What is the difference between acute and chronic pain?

Everyone will experience acute pain at some point in their life. This is short lasting pain that is there for less than three months. Acute pain usually acts as a warning of threat to the body, and is often telling us to protect ourselves and then rest so we can heal. It can occur after an injury, or sometimes it can be a headache for a day, and it is relieved when the underlying cause is treated or has healed.

Persistent pain is different. It lasts longer and can be there even after an injury has healed, or sometimes when there was no injury at all. This type of pain is more to do with our central nervous system. Some examples of persistent pain could be pain from fibromyalgia, persistent back pain, or pain related to arthritis.

Because our mind and nervous system can adapt and change, it can become more sensitive and undergo several changes, a little like turning the ‘volume up’ on our pain system like a radio stuck at full volume (remember, the nervous system is often more sensitive and over stimulated in ME/CFS as well). The longer the nervous system produces pain, the better it gets at producing it. Our nerves become more sensitive, which means the ‘alarm’ might go off more easily. Our spinal cord can become better at sending these messages to the brain, a little like turning the volume up on pain. Also, our brain can pays more attention to those painful areas of our body.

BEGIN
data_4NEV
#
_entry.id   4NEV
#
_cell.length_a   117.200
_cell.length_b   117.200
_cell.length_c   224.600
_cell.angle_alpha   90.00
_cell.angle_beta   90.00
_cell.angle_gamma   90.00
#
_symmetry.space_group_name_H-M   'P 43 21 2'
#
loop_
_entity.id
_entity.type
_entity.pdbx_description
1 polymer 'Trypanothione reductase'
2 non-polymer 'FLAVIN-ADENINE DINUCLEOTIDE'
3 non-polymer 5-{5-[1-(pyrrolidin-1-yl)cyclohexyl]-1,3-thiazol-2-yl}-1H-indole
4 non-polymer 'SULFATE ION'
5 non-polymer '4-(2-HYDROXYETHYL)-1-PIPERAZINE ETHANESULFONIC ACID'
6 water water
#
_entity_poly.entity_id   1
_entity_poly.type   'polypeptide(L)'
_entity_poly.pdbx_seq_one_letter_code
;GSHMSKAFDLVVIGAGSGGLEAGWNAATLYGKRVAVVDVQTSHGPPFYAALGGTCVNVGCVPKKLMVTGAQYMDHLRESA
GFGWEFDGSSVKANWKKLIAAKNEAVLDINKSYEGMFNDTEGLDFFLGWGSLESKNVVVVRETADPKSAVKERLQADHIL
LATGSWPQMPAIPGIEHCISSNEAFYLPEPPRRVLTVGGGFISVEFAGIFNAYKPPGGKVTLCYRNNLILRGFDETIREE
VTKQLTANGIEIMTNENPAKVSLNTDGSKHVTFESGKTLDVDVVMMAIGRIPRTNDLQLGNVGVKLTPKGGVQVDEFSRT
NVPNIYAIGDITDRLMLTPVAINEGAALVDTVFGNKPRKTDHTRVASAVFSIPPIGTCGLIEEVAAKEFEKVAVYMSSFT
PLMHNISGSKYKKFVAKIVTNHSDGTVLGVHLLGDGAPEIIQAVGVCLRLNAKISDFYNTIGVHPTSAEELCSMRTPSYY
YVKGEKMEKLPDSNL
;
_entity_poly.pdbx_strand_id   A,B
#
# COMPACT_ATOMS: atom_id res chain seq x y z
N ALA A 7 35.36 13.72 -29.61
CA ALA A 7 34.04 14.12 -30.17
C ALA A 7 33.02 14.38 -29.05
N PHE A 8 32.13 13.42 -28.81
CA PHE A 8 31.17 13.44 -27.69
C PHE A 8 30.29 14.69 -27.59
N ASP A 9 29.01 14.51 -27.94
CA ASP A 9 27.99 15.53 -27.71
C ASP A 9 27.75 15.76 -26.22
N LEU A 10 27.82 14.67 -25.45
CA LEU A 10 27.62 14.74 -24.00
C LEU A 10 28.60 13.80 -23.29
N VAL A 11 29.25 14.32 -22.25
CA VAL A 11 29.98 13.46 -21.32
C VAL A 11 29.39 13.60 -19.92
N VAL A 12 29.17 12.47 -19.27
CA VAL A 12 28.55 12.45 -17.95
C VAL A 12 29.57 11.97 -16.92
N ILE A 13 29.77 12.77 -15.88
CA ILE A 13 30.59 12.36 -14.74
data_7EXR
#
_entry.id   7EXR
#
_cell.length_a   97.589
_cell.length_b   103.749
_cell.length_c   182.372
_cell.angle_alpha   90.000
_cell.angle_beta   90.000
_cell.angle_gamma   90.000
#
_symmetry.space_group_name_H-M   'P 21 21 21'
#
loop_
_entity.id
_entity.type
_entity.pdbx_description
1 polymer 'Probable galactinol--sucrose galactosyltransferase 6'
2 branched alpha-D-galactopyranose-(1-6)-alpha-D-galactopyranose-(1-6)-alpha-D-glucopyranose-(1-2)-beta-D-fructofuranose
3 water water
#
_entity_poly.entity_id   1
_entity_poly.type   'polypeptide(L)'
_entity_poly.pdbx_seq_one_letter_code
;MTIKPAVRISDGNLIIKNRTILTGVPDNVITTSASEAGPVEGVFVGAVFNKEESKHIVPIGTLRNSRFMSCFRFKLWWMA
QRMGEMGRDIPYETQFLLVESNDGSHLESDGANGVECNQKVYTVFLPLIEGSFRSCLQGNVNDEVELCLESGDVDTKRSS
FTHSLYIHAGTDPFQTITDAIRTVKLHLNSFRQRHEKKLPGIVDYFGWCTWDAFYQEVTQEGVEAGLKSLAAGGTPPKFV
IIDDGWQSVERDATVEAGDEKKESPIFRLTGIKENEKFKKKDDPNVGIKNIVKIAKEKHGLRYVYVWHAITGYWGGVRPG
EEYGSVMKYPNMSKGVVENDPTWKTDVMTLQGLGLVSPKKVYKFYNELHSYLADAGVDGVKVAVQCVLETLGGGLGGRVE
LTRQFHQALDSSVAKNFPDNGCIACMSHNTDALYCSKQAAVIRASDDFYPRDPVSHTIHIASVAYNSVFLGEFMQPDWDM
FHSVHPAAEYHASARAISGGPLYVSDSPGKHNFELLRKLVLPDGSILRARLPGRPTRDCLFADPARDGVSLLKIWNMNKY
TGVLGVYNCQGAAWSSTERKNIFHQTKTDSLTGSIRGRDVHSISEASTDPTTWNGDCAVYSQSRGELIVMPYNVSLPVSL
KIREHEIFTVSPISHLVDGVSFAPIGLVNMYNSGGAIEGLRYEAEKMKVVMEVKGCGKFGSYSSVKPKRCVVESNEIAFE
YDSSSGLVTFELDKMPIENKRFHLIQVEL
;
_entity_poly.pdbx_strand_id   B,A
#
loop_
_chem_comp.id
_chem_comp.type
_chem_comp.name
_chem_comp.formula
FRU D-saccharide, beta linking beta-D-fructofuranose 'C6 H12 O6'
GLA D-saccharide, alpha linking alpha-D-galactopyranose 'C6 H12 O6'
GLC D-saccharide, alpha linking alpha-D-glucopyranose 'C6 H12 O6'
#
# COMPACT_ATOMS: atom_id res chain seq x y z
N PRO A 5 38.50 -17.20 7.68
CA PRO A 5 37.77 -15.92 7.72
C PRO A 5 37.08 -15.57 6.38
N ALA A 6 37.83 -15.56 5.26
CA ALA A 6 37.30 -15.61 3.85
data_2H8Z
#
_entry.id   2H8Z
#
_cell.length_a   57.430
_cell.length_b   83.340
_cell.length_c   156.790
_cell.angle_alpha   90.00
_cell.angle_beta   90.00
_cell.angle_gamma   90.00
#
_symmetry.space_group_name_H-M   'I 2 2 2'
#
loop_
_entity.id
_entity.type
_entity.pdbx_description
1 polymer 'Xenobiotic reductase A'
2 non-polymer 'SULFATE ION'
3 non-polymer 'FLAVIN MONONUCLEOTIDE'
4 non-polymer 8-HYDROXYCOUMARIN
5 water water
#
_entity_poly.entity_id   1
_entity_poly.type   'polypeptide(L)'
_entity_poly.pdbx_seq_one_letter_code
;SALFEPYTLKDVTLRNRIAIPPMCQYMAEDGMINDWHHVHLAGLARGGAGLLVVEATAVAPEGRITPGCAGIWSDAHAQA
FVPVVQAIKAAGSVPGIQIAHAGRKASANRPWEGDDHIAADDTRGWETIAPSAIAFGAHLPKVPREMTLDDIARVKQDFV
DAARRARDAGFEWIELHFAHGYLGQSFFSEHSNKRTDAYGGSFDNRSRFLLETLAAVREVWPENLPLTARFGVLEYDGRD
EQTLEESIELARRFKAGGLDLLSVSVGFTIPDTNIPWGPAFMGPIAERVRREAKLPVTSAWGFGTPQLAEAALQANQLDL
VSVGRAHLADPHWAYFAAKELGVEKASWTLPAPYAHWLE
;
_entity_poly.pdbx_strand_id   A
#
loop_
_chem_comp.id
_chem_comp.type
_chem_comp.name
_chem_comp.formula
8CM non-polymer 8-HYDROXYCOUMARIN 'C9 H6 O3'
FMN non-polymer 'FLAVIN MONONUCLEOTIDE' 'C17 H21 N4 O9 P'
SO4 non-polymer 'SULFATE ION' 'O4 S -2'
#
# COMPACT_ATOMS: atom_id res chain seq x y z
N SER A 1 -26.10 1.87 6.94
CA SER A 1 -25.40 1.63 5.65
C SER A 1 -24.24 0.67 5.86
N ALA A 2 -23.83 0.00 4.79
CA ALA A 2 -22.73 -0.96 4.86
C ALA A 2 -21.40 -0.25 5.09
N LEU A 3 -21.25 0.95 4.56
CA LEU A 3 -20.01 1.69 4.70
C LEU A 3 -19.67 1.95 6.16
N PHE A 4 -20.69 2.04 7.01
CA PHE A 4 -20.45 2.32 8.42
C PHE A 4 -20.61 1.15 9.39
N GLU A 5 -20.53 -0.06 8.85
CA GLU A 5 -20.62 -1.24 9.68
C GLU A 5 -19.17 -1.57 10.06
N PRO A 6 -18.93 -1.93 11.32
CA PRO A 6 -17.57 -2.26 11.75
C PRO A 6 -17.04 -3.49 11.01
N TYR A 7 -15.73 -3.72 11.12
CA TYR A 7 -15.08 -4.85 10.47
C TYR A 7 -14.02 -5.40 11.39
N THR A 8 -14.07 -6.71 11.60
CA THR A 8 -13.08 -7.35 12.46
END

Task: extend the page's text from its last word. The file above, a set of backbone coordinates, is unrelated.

The important point is that persistent pain is not a warning of threat or damage to the body, and is not telling us to protect ourselves. It can be thought of as our nervous system becoming over protective of us, but it is no longer providing us with helpful information.